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Explaining moral intuitions is one of the hot topics of recent cognitive sciences. In the present article we focus on a factor that attracted surprisingly little attention so far, namely the temporal order in which moral scenarios are presented. We argue that previous research points to a systematic pattern of order effects that has been overlooked until(More)
A heavily disputed question of moral philosophy is whether spatial distance between agent and victim is normatively relevant for the degree of obligation to help strangers in need. In this research, we focus on the associated descriptive question whether increased distance does in fact reduce individuals' sense of helping obligation. One problem with(More)
Inductive reasoning allows us to go beyond the target hypothesis and capitalize on prior knowledge. Past research has shown that both similarity relations and specific causal knowledge affect the inductive plausibility of hypotheses. The present experiment goes one step further by investigating the role of abstract causal schemas about main effects and(More)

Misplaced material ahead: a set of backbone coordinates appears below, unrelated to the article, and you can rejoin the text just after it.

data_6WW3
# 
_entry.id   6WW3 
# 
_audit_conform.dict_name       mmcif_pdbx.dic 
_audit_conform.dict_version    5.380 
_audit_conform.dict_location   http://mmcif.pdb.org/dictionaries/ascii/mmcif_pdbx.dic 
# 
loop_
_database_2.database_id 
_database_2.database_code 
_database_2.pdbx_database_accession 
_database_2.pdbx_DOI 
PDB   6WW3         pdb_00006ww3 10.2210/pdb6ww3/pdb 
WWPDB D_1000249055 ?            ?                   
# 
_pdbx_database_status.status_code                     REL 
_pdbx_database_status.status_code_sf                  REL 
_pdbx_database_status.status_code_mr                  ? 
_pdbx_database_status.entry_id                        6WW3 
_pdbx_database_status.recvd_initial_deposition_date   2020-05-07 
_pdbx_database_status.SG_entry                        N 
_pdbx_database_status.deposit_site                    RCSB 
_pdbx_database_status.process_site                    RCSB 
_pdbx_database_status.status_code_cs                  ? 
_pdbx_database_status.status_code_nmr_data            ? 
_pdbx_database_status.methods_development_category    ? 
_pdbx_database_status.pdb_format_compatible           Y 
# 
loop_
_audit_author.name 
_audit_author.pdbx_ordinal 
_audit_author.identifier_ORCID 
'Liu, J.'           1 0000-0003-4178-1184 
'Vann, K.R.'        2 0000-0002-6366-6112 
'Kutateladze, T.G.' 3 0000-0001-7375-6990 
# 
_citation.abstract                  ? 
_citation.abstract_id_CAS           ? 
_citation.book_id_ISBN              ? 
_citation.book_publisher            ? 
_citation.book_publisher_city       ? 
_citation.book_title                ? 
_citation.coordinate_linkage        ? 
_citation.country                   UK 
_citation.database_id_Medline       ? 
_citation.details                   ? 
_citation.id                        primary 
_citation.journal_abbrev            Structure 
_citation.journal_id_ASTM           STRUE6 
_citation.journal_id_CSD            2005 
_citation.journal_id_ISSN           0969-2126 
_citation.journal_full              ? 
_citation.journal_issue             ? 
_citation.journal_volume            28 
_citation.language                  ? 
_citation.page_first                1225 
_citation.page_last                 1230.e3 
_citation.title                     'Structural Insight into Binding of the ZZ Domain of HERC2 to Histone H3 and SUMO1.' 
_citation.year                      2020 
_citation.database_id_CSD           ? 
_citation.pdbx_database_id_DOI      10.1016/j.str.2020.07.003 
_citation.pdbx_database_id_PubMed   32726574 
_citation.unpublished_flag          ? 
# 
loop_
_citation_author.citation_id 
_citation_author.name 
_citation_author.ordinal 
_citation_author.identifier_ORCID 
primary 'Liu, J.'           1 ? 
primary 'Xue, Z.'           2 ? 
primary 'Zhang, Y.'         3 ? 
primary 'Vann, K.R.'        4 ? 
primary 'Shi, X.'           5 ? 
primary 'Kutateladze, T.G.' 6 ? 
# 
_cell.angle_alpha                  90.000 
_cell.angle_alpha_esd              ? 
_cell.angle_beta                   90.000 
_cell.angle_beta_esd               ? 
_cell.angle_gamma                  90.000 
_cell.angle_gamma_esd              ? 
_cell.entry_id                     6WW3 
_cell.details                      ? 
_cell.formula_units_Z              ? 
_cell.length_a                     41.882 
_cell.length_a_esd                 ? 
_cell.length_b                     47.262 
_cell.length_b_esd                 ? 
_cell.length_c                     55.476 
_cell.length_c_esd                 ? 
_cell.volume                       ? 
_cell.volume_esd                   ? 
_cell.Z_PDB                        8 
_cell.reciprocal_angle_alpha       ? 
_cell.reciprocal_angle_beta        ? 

When A causes B and B causes C, under what conditions is A a good explanation for the occurrence of C? We propose that distal causes are only perceived to be explanatory if the causal mechanism is insensitive to inessential variations of boundary conditions. In two experiments, subjects first observed deterministic A → B → C relationships in a single(More)
In the present research we analyze the interrelations of spatial distance and efficaciousness in helping needy others, and we investigate how these factors affect our judgments of moral helping obligations. The main question is under which conditions the location of an agent's means of helping relative to a victim is regarded as morally relevant. We develop(More)
Research on moral judgment often employs bipolar rating scales to assess whether the difference between two contrasted options is judged to be morally relevant. We give an account of how different numbers of response options provided on such scales (odd vs. even) change the meaning of the test question by communicating different implicit presuppositions. We(More)
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